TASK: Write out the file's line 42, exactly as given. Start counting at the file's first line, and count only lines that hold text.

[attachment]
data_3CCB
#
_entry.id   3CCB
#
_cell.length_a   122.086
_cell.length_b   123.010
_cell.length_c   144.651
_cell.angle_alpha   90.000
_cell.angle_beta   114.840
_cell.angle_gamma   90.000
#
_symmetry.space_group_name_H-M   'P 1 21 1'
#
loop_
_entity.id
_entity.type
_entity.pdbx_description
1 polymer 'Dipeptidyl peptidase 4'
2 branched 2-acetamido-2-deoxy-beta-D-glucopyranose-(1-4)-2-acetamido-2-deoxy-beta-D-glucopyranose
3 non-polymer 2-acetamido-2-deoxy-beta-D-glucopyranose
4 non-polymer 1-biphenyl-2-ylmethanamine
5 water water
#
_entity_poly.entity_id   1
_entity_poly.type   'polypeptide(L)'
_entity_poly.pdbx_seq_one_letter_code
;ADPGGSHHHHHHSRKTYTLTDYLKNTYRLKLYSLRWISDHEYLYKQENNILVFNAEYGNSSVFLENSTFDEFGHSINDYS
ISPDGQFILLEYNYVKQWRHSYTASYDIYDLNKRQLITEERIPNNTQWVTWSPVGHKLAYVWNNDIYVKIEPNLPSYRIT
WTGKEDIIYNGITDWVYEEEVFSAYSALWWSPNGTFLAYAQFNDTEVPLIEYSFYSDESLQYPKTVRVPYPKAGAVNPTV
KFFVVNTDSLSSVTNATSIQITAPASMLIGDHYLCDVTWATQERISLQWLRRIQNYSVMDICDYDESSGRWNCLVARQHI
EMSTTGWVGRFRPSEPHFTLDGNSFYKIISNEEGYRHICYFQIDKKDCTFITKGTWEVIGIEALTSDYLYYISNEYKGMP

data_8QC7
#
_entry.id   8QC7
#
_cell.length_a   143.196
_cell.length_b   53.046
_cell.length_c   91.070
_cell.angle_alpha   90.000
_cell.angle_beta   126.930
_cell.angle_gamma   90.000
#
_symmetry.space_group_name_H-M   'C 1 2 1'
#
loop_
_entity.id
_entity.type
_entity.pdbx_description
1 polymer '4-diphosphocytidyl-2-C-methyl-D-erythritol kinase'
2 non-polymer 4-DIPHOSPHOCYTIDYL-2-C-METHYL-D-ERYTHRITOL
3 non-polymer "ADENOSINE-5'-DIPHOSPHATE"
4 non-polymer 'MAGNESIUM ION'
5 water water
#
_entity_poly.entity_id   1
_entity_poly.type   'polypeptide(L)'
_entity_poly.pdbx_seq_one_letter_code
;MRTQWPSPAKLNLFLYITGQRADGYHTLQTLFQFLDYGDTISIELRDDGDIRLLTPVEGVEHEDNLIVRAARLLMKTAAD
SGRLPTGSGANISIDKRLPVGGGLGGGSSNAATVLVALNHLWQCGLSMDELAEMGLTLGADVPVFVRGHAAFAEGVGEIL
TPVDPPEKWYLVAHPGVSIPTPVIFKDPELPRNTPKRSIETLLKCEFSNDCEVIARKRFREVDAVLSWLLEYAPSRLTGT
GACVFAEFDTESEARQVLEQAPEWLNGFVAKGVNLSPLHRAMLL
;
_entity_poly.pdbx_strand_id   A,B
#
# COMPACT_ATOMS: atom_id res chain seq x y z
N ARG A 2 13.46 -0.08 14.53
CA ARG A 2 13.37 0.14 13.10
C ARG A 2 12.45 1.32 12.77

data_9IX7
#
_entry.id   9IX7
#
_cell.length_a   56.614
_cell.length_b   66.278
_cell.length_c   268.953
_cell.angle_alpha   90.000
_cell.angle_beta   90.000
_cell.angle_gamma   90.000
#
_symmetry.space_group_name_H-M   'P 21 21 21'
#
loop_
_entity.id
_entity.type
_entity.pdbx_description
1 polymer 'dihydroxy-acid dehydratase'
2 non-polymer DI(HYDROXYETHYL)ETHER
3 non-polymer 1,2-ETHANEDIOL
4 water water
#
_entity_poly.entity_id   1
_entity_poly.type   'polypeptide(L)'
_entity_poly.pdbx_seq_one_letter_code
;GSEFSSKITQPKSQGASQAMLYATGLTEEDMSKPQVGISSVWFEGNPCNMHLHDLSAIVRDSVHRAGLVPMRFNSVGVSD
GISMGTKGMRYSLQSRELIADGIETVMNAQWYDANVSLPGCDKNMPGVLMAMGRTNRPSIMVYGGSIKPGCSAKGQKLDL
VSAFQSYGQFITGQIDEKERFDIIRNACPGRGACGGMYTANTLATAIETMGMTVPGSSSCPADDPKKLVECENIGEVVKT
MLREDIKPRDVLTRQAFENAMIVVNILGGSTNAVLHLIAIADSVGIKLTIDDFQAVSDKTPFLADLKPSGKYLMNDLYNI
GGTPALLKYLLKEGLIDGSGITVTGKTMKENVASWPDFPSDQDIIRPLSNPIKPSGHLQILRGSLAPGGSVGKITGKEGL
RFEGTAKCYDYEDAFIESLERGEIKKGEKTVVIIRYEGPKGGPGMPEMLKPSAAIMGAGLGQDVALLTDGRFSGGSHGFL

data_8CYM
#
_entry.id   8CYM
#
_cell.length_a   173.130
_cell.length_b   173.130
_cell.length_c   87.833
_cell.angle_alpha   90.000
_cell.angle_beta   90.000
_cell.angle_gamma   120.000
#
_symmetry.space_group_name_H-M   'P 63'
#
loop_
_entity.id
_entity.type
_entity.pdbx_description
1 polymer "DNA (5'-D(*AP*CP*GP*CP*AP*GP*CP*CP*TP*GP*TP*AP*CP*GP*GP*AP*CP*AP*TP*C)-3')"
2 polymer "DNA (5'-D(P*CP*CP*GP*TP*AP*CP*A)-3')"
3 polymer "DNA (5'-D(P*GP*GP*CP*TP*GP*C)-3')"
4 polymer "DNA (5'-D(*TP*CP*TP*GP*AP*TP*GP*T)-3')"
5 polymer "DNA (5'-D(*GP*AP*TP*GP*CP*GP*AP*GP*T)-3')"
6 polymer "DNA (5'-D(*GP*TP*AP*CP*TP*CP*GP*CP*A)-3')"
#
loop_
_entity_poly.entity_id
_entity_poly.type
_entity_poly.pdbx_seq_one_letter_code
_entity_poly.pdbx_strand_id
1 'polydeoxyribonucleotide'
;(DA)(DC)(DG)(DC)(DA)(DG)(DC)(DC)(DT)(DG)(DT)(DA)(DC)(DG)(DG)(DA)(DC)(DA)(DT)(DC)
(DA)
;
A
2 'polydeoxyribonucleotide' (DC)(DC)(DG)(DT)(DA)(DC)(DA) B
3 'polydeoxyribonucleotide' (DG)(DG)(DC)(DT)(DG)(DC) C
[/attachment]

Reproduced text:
#